At block 1006, the location of the status information is present in the identified data as a result of an attempt to locate the status information at block 1004 (eg, RLC STATUS message indicating ACK / NACK information, PDCP status message, etc.) (E.g., by data analyzer 114 or 134 and / or prioritization module 116 or 136). If status information is found to be present in the data, the method 1000 proceeds to block 1008, where transmission of data on the respective communication channel (eg, as controlled by the prioritization module 116 or 136) is performed. Previously, status information located on each communication channel corresponding to the status information is transmitted (eg, by transmitter 118 or 138). Upon completion of the act described in block 1008, or a negative determination in block 1006, method 1000 ends in block 1010 and responds according to a predetermined priority scheme (eg, PBR definition priority, narrow priority, etc.), respectively. Send data on the communication channel.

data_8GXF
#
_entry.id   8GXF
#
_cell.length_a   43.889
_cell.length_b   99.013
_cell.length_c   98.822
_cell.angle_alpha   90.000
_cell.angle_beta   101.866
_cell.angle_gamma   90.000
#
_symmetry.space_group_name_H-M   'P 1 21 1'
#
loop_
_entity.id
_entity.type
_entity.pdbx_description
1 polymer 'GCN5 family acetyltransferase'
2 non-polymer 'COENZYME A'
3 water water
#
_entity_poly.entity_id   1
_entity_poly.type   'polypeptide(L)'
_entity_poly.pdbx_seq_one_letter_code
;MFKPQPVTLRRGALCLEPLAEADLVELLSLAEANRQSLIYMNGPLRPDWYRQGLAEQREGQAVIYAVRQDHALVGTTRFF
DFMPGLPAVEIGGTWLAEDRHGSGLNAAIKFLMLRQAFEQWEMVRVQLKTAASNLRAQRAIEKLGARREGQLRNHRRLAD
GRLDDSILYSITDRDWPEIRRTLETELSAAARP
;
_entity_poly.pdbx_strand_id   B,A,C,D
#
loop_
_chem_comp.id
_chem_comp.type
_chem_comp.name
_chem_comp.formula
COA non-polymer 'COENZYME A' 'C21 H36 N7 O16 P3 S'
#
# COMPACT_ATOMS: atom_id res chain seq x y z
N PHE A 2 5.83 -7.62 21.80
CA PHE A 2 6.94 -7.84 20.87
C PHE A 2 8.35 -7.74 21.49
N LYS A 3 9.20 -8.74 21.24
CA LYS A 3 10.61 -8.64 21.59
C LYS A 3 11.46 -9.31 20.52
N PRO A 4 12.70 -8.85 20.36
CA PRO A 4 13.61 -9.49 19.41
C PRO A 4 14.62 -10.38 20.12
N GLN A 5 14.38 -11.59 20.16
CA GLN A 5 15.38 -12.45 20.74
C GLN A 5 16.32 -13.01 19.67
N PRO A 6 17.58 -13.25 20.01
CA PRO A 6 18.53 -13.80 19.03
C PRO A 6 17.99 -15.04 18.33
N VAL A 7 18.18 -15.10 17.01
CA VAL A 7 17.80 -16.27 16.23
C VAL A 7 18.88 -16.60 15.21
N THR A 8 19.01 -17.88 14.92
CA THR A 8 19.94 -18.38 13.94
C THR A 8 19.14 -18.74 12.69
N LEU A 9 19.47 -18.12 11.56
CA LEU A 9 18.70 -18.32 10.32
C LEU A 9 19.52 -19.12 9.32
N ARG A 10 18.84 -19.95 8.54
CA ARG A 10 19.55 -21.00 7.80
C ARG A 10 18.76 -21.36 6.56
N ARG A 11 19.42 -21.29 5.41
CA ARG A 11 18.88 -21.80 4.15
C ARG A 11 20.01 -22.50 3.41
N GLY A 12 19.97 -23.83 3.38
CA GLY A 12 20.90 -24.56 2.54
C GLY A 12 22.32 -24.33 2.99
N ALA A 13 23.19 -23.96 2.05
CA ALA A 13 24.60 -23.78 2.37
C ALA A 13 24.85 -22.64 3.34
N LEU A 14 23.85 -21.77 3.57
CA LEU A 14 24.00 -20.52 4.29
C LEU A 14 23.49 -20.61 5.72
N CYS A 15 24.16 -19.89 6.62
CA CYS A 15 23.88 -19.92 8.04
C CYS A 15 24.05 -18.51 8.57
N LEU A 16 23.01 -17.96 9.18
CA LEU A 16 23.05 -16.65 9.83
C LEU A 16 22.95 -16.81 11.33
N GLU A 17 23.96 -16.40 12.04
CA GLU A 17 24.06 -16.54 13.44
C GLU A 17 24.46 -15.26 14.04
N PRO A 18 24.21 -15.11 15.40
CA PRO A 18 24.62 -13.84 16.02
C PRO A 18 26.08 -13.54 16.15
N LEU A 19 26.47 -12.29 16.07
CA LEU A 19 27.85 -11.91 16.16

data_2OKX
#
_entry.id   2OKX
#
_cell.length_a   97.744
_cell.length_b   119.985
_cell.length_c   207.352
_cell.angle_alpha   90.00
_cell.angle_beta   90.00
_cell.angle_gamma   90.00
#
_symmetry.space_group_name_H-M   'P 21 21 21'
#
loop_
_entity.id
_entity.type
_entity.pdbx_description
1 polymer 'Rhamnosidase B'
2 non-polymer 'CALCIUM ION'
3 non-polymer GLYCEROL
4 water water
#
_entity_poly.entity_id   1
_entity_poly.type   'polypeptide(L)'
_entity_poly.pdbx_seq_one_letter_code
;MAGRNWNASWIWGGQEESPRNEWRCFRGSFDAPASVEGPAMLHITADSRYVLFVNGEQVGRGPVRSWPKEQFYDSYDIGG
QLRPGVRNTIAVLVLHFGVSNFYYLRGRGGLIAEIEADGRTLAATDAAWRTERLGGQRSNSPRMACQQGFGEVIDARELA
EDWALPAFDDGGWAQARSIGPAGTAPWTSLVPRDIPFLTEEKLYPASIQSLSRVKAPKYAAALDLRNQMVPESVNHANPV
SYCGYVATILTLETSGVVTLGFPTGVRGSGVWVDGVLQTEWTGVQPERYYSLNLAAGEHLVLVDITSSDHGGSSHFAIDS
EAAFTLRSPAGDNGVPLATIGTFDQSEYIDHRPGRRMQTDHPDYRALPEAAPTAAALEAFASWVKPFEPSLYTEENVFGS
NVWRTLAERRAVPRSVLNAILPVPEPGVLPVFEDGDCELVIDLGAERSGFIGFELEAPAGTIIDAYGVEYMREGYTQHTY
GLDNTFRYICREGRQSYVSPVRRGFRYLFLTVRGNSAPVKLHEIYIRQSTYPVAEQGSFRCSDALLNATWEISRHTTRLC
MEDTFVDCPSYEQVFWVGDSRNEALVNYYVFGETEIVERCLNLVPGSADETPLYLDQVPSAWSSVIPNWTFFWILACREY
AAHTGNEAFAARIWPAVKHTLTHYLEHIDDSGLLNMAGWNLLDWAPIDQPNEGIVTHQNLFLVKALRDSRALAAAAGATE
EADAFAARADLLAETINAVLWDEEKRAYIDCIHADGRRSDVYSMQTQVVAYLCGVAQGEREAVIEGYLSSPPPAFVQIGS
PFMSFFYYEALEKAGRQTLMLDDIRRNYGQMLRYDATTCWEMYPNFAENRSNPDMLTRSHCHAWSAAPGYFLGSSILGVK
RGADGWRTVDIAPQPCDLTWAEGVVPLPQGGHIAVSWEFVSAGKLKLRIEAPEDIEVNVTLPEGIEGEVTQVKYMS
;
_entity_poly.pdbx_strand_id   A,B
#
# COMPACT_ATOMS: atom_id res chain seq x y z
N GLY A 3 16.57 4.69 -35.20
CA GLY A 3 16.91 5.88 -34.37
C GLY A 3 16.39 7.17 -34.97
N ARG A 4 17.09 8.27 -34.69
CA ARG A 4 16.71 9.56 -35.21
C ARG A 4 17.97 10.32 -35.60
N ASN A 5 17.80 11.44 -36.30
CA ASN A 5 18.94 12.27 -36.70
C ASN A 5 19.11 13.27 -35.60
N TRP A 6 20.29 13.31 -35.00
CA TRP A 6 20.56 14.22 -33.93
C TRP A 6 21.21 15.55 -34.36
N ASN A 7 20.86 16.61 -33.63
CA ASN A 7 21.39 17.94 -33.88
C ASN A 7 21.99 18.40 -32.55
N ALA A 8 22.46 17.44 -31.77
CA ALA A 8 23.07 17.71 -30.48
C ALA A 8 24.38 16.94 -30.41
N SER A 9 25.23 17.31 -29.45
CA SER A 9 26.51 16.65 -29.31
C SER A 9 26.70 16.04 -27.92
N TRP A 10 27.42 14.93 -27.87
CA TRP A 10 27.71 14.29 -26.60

FIG. 11 illustrates a methodology 1100 for maintaining and utilizing one or more radio bearers (eg, status bearers 546) for status signaling in a wireless communication environment. Method 1100 may be performed by, for example, a base station, a terminal, and / or any other suitable network device. Method 1100 begins at block 1102 and identifies one or more data bearers (eg, data bearer 544). Next, at block 1104, one or more status bearers that are utilized for respective status messaging in connection with the data bearer identified at block 1102 are identified. In one example, the status bearer identified in block 1104 is common to a set of data bearers (eg, shown in diagram 600) and assigned to one or more individual data bearers (eg, shown in diagram 700); And / or can be configured in any other suitable manner.